It is far from clear how agricultural issues will be dealt with under co-decision once the reform treaty is enacted. Under current rules, most CAP dossiers are decided under the ‘consultation’ procedure, where the Council must wait for an EP opinion, but has no obligation to incorporate EP amendments into the final text.
The reform treaty retains the text of the consitutional treaty which made a distinction between ‘bigger’ political issues, but consultation would remain for so-called ‘technical’ dossiers such as those ‘relating to prices, customs duties, quotas and direct aids.’ In practice, some of these could be very political. In any case, the distinction is a very fuzzy one and requires clarification if the system is to work.
The EP, although very attuned to issues like the environmental costs of pesticide use, has often not been a strong advocate of reform with its agriculture committee dominated by farm interests.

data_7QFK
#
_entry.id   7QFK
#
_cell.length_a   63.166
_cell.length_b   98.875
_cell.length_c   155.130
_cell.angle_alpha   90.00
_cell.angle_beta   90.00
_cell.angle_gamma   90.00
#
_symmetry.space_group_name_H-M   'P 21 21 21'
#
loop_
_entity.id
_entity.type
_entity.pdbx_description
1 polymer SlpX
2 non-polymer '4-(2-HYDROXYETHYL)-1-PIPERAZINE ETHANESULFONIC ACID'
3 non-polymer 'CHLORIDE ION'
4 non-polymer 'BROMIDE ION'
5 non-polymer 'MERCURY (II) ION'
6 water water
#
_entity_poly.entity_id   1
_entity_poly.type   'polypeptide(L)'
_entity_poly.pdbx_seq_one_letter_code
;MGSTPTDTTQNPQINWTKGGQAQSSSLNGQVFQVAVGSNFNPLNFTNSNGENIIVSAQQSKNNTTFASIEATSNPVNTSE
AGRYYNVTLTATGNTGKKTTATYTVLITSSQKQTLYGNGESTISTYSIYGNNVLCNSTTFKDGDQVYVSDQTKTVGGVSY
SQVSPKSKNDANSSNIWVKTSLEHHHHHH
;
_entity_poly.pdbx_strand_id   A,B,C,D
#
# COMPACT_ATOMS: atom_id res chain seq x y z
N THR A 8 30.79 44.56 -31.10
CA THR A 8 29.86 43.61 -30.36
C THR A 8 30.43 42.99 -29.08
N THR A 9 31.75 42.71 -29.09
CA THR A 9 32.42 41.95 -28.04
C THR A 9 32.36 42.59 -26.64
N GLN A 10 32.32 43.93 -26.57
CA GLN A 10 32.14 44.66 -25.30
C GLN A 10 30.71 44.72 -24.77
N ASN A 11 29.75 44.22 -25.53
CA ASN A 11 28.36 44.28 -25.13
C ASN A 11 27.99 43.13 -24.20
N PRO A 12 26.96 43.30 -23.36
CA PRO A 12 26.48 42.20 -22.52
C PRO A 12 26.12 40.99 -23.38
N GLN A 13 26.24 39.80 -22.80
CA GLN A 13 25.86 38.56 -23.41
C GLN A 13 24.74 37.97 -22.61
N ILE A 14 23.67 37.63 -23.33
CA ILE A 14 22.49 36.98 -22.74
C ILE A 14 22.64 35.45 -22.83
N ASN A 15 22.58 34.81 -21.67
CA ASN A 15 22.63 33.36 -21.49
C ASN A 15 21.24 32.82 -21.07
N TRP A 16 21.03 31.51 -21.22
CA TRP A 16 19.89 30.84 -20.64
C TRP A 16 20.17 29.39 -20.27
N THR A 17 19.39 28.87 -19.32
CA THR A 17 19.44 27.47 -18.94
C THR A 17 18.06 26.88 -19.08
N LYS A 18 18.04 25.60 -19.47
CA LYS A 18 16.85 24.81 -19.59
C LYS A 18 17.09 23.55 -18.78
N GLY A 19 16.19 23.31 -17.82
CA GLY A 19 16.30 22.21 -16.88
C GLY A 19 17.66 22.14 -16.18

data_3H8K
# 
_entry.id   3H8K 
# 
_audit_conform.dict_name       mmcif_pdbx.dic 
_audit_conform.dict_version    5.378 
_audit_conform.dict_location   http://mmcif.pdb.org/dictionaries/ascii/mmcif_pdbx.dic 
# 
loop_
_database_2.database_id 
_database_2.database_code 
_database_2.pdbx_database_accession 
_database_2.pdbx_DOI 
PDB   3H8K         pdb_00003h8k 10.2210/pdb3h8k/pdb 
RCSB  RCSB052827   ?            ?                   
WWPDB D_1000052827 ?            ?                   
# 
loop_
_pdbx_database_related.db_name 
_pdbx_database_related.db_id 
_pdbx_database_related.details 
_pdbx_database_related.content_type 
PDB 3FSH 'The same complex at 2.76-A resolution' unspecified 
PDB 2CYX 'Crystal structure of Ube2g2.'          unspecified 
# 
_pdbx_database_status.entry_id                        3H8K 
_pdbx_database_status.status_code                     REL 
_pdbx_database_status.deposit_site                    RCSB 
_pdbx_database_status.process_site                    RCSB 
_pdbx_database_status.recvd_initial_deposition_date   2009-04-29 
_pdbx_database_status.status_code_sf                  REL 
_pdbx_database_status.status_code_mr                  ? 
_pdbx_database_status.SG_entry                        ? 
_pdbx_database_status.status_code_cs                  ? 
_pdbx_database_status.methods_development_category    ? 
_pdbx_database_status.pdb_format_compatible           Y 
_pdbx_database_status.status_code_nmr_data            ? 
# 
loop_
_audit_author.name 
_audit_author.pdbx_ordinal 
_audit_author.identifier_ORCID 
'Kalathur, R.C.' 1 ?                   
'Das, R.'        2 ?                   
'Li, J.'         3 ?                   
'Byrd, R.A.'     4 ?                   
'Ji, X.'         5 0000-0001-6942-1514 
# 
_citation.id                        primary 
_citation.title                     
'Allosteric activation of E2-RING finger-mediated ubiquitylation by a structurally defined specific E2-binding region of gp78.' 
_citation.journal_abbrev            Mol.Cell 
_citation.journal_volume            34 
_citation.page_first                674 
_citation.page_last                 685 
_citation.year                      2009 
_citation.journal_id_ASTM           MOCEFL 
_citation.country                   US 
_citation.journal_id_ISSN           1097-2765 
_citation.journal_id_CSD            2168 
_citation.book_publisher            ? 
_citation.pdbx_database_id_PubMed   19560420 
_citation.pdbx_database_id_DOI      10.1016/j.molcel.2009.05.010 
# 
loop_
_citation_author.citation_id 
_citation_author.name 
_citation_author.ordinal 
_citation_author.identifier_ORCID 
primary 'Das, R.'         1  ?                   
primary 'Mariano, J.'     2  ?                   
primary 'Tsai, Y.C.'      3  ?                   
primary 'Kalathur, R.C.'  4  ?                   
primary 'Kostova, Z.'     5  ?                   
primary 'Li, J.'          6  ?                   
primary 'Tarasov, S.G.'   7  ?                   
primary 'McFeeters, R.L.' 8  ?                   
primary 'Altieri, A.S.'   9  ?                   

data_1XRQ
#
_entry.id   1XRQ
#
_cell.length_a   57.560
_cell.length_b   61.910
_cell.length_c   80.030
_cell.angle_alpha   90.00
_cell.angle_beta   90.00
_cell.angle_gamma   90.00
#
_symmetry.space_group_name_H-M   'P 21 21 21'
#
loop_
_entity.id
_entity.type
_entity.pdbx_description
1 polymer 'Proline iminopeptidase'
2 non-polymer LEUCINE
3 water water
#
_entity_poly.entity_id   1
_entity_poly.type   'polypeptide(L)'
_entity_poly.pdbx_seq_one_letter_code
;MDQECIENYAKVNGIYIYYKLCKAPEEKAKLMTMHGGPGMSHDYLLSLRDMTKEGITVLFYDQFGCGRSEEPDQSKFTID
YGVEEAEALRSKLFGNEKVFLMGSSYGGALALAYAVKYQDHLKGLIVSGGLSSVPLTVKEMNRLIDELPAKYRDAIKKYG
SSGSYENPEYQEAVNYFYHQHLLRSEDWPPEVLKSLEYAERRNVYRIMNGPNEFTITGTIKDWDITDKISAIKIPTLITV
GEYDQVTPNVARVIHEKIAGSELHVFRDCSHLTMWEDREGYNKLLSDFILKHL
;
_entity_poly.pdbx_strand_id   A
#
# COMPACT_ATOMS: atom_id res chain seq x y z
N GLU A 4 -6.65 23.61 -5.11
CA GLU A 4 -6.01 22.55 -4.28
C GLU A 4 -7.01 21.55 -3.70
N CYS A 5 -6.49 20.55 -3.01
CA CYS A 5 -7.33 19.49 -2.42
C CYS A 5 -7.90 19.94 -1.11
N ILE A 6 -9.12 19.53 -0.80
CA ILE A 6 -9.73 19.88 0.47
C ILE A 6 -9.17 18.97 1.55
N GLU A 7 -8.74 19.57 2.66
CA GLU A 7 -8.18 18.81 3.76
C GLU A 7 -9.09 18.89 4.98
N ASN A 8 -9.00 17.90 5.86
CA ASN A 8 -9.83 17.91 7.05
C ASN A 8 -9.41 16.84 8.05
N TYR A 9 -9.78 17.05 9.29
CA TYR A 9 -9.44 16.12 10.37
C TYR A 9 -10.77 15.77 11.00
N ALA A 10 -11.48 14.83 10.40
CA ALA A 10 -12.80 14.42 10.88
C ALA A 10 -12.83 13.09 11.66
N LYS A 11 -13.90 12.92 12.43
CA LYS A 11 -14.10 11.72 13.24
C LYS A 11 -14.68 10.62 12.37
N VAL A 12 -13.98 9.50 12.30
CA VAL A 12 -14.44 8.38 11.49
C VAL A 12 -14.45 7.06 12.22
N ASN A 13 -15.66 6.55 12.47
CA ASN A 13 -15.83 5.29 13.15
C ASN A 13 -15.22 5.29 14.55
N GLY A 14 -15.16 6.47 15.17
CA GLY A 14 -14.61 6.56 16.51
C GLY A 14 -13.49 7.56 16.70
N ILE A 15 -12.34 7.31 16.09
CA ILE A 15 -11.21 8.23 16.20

Latest posts by Wyn Grant
- How can direct payments be justified after 2013? - March 22nd, 2010
- CAP support levels reach new high - February 17th, 2010
- The NFU perspective on the future of the CAP - January 6th, 2010
- Scotland 'on message' on farm subsidies - December 7th, 2009
- G-21 an anti-reform bloc? - November 13th, 2009
- Budget directorate wants to cut CAP - November 4th, 2009
- Dairy sector measures do not set pulses racing - October 20th, 2009
- UK watchdog slams farm payments mess - October 20th, 2009